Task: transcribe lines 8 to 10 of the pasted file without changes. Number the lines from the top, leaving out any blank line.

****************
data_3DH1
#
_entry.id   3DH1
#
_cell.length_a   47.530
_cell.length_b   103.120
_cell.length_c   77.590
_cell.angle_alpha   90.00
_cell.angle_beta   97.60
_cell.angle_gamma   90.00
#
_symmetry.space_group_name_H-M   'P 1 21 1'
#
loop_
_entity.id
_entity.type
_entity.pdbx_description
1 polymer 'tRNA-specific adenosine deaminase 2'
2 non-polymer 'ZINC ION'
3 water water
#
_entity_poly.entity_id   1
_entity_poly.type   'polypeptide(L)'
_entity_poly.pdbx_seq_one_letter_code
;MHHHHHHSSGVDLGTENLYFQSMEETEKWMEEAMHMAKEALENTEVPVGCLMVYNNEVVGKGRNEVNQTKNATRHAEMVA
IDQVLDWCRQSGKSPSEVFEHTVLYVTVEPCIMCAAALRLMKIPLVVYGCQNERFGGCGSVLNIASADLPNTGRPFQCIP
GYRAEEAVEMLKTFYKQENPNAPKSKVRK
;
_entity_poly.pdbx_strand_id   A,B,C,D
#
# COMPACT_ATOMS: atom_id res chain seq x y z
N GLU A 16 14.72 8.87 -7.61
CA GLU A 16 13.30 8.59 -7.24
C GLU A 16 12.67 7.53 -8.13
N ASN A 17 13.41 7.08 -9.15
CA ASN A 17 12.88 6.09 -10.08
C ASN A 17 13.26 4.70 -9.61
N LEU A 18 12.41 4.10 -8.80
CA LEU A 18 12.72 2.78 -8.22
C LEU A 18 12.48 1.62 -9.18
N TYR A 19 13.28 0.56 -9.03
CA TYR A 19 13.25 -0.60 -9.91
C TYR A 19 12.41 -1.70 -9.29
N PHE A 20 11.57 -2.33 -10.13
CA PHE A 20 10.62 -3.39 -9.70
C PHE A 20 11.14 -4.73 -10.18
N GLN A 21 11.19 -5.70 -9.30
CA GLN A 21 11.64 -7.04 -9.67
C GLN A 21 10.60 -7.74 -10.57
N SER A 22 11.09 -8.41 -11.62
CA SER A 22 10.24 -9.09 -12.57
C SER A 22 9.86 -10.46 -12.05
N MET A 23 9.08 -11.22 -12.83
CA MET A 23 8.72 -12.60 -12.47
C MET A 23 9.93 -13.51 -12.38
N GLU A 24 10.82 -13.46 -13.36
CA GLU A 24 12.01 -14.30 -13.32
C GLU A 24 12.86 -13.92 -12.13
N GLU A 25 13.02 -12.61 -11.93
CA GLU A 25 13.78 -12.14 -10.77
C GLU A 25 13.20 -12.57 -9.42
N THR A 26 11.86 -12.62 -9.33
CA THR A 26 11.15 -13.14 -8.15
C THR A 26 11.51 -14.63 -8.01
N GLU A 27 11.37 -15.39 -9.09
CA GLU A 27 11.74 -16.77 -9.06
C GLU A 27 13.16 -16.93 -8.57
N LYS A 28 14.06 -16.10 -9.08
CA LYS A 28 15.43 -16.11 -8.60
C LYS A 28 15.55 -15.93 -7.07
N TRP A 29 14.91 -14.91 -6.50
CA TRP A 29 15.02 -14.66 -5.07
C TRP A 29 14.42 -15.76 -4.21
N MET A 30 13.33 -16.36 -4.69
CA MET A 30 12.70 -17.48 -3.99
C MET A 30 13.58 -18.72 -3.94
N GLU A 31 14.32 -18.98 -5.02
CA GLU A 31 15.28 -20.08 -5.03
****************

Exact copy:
_cell.angle_alpha   90.00
_cell.angle_beta   97.60
_cell.angle_gamma   90.00